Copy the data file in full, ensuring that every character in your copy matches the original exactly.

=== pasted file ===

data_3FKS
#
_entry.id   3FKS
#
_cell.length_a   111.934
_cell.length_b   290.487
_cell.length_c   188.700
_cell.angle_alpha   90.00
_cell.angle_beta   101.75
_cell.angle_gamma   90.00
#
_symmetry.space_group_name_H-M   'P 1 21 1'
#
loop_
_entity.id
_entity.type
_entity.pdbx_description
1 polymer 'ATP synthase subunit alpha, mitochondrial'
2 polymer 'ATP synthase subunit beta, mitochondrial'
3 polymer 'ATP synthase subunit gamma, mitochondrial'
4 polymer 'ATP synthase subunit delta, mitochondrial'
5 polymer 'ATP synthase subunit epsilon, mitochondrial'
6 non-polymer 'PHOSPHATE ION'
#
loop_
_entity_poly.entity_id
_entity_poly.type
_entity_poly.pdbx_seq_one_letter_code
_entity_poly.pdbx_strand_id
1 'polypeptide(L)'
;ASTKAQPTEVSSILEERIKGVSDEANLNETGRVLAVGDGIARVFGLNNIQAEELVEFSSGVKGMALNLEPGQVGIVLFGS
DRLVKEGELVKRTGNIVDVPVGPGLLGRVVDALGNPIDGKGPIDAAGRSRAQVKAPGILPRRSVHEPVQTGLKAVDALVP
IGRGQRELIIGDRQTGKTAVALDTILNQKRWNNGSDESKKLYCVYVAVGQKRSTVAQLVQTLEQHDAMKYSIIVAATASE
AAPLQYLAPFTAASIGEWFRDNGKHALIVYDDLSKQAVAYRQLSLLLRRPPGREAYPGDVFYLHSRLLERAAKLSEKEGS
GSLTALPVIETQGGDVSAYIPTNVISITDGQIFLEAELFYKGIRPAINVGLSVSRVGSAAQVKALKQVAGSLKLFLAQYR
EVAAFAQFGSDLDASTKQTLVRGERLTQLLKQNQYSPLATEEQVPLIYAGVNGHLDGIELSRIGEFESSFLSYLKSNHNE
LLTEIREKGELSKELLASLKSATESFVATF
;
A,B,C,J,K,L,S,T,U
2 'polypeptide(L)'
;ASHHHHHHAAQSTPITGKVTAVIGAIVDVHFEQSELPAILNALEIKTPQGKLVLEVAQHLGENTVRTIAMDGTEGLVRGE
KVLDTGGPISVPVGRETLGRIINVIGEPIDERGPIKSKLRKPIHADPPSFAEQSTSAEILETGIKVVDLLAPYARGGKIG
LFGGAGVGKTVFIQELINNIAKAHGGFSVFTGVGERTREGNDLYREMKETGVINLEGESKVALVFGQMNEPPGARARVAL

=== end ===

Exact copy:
data_3FKS
#
_entry.id   3FKS
#
_cell.length_a   111.934
_cell.length_b   290.487
_cell.length_c   188.700
_cell.angle_alpha   90.00
_cell.angle_beta   101.75
_cell.angle_gamma   90.00
#
_symmetry.space_group_name_H-M   'P 1 21 1'
#
loop_
_entity.id
_entity.type
_entity.pdbx_description
1 polymer 'ATP synthase subunit alpha, mitochondrial'
2 polymer 'ATP synthase subunit beta, mitochondrial'
3 polymer 'ATP synthase subunit gamma, mitochondrial'
4 polymer 'ATP synthase subunit delta, mitochondrial'
5 polymer 'ATP synthase subunit epsilon, mitochondrial'
6 non-polymer 'PHOSPHATE ION'
#
loop_
_entity_poly.entity_id
_entity_poly.type
_entity_poly.pdbx_seq_one_letter_code
_entity_poly.pdbx_strand_id
1 'polypeptide(L)'
;ASTKAQPTEVSSILEERIKGVSDEANLNETGRVLAVGDGIARVFGLNNIQAEELVEFSSGVKGMALNLEPGQVGIVLFGS
DRLVKEGELVKRTGNIVDVPVGPGLLGRVVDALGNPIDGKGPIDAAGRSRAQVKAPGILPRRSVHEPVQTGLKAVDALVP
IGRGQRELIIGDRQTGKTAVALDTILNQKRWNNGSDESKKLYCVYVAVGQKRSTVAQLVQTLEQHDAMKYSIIVAATASE
AAPLQYLAPFTAASIGEWFRDNGKHALIVYDDLSKQAVAYRQLSLLLRRPPGREAYPGDVFYLHSRLLERAAKLSEKEGS
GSLTALPVIETQGGDVSAYIPTNVISITDGQIFLEAELFYKGIRPAINVGLSVSRVGSAAQVKALKQVAGSLKLFLAQYR
EVAAFAQFGSDLDASTKQTLVRGERLTQLLKQNQYSPLATEEQVPLIYAGVNGHLDGIELSRIGEFESSFLSYLKSNHNE
LLTEIREKGELSKELLASLKSATESFVATF
;
A,B,C,J,K,L,S,T,U
2 'polypeptide(L)'
;ASHHHHHHAAQSTPITGKVTAVIGAIVDVHFEQSELPAILNALEIKTPQGKLVLEVAQHLGENTVRTIAMDGTEGLVRGE
KVLDTGGPISVPVGRETLGRIINVIGEPIDERGPIKSKLRKPIHADPPSFAEQSTSAEILETGIKVVDLLAPYARGGKIG
LFGGAGVGKTVFIQELINNIAKAHGGFSVFTGVGERTREGNDLYREMKETGVINLEGESKVALVFGQMNEPPGARARVAL